### Using get_value on a STRING field
The ``get_value`` function has the following behavior on a STRING field:

- If called on a ``string`` or ``unicode`` value, the string will be stripped of all trailing and leading whitespace. If a ``field_format`` is specified, the string is then be matched to the regex. If it passes, the string is returned. If not, None is returned and the default value is used (or None).
- All other types are passed to the ``str()`` function.
- If called on None, the default value (or None) is returned.

### Using get_value on a BOOLEAN field
The ``get_value`` function has the following behavior on a BOOLEAN field:

- Bool data types will return True or False
- Truthy looking string values return True ('t', 'T', 'true', 'True', 'TRUE', 1, '1')
- Falsy looking string values return False ('f', 'F', 'false', 'False', 'FALSE', 0, '0')
- If called on None, the default value (or None) is returned.

## Examples

A data schema can be created like the following:

```python
from data_schema import DataSchema, FieldSchema, FieldSchemaType

user_login_schema = DataSchema.objects.create()
user_id_field = FieldSchema.objects.create(
    data_schema=user_login_schema, field_key='user_id', uniqueness_order=1, field_type=FieldSchemaType.STRING)
login_time_field = FieldSchema.objects.create(
    data_schema=user_login_schema, field_key='login_time', field_type=FieldSchemaType.DATETIME)
```

The above example represents the schema of a user login. In this schema, the user id field provides the uniqueness
constraint of the data. The uniqueness constraint can then easily be accessed by simply doing the following.

```python
unique_fields = user_login_schema.get_unique_fields()
```

The above function returns the unique fields in the order in which they were specified, allowing the user to
generate a unique ID for the data.

To obtain values of data using the schema, one can use the ``get_value`` function as follows:

```python
data = {
    'user_id': 'my_user_id',
    'login_time': 1396396800,
}

print login_time_field.get_value(data)
2014-04-02 00:00:00
```

Note that the ``get_value`` function looks at the type of data object and uses the proper access method. If the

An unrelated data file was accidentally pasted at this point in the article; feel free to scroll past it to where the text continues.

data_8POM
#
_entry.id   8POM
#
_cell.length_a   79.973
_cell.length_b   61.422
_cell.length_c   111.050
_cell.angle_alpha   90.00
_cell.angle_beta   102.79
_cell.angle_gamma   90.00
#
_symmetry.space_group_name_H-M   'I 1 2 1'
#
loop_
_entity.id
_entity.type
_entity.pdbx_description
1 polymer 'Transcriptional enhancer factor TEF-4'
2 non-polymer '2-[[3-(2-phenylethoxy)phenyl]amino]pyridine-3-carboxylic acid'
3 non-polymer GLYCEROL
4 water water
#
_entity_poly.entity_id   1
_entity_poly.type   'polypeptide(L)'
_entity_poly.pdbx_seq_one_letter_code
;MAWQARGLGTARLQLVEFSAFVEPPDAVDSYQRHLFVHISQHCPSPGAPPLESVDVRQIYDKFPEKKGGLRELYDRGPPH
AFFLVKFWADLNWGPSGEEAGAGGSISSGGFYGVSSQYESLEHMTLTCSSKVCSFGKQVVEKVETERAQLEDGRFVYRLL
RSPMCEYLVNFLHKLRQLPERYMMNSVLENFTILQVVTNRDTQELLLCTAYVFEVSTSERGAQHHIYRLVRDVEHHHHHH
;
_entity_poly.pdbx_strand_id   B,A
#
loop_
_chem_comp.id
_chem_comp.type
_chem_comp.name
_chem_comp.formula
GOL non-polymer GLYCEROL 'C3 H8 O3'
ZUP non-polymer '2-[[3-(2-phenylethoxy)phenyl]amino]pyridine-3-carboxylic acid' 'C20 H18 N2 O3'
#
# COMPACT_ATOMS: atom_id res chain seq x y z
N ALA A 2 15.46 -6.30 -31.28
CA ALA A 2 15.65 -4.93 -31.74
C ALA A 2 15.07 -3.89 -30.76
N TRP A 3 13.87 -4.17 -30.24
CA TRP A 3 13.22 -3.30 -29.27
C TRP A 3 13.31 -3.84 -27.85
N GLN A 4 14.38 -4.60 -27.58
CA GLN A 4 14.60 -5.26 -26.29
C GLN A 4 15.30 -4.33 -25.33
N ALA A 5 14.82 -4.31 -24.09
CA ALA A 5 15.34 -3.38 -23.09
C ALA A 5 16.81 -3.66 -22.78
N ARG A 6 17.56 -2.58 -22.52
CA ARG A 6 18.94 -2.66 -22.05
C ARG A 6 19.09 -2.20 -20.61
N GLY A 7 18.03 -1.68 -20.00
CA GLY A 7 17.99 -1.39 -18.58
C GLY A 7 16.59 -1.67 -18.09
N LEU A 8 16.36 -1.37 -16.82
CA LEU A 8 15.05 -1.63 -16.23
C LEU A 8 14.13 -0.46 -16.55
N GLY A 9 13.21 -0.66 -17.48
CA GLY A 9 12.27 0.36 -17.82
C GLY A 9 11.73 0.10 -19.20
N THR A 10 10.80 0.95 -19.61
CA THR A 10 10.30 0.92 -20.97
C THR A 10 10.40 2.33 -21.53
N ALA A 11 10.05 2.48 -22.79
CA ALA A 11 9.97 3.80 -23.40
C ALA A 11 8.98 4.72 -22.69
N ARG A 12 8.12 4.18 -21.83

data object is a ``dict``, it accesses it using ``data[field_key]``. If it is an object, it accesses it with
``getattr(data, field_key)``. An array is accessed as ``data[field_position]``.

Here's another example of parsing datetime objects in an array with a format string.

```python
string_time_field_schema = FieldSchema.objects.create(
    data_schema=data_schema, field_key='time', field_position=1, field_type=FieldSchemaType.DATETIME, field_format='%Y-%m-%d %H:%M:%S')

print string_time_field_schema.get_value(['value', '2013-04-12 12:12:12'])
2013-04-12 12:12:12
```

Note that if you are parsing numerical fields, Django data schema will strip out any non-numerical values, allowing the user to get values of currency-based numbers and other formats.

```python
revenue_field_schema = FieldSchema.objects.create(
    data_schema=data_schema, field_key='revenue', field_type=FieldSchemaType.FLOAT)

print revenue_field_schema.get_value({'revenue': '$15,000,456.23'})
15000456.23
```

Note that ``FieldSchema`` objects have an analogous ``set_value`` method for setting the value of a field.
The ``set_value`` method does not do any data conversions, so when calling this method, be sure to use a value
that is in the correct format.



            

Raw data

            {
    "_id": null,
    "home_page": "https://github.com/ambitioninc/django-data-schema",
    "name": "django-data-schema",
    "maintainer": "",
    "docs_url": null,
    "requires_python": "",
    "maintainer_email": "",
    "keywords": "Django Data Schema",
    "author": "Wes Kendall",
    "author_email": "opensource@ambition.com",
    "download_url": "https://files.pythonhosted.org/packages/33/5d/c87f4391b3769065d5696e9832fdb6614946ac9a1a1ef100add8de3decb0/django-data-schema-1.5.0.tar.gz",
    "platform": null,